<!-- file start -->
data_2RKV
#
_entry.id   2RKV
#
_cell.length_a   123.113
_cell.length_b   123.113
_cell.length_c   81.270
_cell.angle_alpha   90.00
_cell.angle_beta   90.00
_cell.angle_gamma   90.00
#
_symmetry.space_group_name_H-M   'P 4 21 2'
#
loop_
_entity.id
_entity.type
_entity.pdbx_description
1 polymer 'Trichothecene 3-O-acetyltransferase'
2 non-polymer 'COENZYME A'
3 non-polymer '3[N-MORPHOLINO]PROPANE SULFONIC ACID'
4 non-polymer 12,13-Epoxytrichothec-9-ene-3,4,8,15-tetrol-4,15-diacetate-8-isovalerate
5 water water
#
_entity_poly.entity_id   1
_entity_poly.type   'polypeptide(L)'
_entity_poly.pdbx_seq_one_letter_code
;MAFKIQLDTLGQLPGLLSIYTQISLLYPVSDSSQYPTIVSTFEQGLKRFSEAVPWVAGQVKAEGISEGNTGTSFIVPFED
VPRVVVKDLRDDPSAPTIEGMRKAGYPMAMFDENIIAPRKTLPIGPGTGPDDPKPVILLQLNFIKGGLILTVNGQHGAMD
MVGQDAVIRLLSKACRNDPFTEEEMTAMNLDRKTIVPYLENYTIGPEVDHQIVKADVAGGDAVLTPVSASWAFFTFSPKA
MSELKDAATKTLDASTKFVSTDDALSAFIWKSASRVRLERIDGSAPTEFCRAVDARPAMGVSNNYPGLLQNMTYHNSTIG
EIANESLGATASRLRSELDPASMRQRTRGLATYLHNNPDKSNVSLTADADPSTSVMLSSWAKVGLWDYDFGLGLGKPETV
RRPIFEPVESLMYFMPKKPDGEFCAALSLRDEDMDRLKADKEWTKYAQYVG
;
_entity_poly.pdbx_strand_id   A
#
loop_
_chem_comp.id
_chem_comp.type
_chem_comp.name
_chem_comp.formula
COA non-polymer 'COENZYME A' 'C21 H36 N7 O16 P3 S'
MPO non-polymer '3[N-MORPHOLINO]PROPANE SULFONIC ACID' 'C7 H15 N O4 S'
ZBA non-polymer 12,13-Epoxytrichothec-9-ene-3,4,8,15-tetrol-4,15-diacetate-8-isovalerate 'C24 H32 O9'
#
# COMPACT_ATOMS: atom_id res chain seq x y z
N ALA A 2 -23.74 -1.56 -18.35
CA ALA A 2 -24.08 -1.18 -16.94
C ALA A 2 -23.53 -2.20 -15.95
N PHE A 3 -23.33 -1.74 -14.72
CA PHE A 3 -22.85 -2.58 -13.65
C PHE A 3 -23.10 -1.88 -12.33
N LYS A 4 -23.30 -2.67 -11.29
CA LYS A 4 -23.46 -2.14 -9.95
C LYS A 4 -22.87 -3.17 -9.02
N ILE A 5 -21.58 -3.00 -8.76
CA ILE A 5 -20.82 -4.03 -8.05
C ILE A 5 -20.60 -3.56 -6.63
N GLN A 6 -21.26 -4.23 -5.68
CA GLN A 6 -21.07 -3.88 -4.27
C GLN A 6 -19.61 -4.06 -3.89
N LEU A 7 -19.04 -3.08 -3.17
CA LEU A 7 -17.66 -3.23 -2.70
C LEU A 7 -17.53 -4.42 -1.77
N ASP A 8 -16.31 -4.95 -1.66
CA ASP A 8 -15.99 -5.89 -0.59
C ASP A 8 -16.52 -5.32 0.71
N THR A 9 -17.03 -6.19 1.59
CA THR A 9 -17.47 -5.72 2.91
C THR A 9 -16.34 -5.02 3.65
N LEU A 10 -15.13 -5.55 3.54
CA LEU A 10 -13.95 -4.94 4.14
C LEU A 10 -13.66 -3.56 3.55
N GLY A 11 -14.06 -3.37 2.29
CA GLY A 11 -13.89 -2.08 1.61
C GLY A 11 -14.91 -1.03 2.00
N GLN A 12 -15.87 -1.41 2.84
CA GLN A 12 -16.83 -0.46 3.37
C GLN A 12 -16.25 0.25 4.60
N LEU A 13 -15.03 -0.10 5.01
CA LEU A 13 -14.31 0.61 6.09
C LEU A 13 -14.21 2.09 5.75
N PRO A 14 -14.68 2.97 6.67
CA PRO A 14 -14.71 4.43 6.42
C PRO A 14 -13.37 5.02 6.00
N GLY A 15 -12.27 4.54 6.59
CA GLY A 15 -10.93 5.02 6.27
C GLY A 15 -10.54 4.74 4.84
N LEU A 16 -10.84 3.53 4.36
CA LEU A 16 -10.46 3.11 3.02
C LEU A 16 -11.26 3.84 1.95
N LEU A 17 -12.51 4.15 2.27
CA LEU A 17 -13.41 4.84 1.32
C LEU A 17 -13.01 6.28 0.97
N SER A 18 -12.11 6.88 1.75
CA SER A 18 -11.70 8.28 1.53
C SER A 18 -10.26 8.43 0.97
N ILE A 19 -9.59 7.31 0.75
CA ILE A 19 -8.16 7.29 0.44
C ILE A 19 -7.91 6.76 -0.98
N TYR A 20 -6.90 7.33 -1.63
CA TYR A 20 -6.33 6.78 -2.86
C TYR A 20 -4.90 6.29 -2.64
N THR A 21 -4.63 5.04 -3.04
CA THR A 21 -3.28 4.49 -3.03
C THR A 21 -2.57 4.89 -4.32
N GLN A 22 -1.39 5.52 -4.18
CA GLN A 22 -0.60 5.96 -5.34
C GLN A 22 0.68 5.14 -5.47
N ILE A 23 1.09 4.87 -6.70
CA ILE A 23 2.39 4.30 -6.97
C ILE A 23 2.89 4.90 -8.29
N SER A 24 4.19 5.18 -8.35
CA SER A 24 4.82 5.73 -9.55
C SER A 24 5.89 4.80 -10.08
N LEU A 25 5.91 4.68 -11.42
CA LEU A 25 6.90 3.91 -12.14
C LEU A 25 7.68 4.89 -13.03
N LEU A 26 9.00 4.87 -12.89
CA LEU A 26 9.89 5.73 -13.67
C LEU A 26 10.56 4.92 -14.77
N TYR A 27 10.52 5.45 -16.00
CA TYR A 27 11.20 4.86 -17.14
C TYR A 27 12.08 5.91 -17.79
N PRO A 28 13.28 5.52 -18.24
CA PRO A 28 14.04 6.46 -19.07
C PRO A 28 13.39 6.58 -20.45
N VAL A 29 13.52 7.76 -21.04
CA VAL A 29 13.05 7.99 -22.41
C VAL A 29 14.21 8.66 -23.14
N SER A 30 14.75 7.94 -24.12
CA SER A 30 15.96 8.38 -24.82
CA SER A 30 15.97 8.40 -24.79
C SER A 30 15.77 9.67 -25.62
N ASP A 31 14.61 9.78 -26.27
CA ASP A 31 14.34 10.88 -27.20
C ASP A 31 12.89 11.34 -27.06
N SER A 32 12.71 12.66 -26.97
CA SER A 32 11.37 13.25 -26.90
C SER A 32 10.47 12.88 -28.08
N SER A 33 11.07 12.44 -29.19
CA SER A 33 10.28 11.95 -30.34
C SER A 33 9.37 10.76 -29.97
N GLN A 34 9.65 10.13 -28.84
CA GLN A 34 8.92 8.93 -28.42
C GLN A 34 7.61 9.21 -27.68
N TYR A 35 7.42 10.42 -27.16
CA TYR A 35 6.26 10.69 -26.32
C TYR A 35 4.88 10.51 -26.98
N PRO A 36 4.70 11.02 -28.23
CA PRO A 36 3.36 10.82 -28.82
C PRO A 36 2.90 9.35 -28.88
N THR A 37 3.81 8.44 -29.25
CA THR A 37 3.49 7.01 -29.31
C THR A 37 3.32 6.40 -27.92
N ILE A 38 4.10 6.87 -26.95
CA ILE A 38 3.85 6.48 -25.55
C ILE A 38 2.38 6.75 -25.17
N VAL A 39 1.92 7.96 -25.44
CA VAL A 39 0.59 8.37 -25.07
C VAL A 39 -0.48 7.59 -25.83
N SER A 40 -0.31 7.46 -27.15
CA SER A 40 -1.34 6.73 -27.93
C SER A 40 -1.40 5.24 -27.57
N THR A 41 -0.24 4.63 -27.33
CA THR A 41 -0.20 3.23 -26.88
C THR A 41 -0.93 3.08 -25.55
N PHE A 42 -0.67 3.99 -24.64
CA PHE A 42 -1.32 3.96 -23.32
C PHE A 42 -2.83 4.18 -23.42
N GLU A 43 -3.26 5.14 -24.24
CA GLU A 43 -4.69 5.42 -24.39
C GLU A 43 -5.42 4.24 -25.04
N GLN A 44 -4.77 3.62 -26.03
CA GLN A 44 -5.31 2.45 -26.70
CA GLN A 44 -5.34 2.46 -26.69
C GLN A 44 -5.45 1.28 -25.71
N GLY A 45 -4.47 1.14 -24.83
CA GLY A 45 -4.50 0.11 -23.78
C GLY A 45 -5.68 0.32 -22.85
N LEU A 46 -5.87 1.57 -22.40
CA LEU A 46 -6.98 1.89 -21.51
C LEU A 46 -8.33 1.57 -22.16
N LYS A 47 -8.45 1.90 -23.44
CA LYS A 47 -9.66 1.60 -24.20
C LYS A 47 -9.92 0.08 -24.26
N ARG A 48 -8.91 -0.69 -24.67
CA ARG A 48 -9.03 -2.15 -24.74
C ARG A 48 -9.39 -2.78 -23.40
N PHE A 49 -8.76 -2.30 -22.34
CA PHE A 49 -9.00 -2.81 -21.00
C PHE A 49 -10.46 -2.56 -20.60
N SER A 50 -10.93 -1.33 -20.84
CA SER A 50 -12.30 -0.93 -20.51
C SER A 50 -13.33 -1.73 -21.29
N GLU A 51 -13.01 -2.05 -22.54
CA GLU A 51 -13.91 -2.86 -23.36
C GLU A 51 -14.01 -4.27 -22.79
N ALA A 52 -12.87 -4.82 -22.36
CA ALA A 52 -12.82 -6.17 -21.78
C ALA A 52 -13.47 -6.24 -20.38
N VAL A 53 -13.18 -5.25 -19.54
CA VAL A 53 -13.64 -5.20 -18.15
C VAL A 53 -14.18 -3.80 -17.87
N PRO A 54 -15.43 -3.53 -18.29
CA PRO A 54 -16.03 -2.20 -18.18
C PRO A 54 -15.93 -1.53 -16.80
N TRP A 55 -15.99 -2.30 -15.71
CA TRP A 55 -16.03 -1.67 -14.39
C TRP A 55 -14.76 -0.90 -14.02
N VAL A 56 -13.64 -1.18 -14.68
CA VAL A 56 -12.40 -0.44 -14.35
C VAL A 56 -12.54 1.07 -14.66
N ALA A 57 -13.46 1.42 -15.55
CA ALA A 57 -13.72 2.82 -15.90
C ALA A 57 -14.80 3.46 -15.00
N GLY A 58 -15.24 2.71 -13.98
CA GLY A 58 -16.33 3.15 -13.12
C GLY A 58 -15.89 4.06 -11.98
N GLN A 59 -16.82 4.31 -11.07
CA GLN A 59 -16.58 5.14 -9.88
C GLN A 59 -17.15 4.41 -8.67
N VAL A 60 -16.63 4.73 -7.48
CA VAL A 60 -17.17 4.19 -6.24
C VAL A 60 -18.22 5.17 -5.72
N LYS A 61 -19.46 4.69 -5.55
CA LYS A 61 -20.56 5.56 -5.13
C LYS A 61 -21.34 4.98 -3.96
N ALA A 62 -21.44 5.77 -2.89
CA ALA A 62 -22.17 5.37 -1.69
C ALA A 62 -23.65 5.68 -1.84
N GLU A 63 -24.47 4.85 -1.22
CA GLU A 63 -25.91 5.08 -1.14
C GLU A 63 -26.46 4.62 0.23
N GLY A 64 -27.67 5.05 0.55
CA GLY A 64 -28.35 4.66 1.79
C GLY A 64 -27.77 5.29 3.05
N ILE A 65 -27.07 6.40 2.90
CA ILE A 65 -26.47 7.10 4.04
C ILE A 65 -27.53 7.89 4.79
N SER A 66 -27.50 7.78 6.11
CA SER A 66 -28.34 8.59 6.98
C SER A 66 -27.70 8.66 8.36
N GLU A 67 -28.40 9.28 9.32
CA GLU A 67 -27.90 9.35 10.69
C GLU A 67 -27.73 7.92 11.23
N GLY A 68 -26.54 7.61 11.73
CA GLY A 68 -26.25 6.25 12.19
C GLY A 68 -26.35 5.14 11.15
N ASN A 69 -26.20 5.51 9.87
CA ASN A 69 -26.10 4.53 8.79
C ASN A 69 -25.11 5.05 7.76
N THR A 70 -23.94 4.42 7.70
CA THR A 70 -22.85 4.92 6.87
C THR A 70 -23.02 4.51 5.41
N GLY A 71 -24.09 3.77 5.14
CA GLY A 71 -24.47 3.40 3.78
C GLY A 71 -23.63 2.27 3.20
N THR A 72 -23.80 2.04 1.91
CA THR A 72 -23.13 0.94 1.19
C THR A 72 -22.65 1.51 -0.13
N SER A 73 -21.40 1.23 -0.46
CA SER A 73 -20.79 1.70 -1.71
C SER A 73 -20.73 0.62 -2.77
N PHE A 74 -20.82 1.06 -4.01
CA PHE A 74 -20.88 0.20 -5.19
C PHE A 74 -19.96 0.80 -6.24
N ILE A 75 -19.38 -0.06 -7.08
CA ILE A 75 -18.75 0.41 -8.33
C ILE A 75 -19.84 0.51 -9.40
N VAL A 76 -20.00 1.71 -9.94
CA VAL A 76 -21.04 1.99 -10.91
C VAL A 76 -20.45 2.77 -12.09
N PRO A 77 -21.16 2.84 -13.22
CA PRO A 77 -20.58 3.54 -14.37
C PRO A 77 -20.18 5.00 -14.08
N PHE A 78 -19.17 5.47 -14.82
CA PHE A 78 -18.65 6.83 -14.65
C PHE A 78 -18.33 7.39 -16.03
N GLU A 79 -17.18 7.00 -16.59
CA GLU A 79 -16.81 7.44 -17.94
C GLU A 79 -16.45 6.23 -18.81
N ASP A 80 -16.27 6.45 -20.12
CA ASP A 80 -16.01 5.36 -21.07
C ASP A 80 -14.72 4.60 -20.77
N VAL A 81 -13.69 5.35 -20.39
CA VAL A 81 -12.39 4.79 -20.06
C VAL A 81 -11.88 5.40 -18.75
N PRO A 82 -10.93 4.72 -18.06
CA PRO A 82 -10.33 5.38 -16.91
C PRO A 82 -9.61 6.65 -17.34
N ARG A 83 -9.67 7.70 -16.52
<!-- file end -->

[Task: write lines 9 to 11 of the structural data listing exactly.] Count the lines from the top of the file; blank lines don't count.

_cell.angle_beta   90.00
_cell.angle_gamma   90.00
#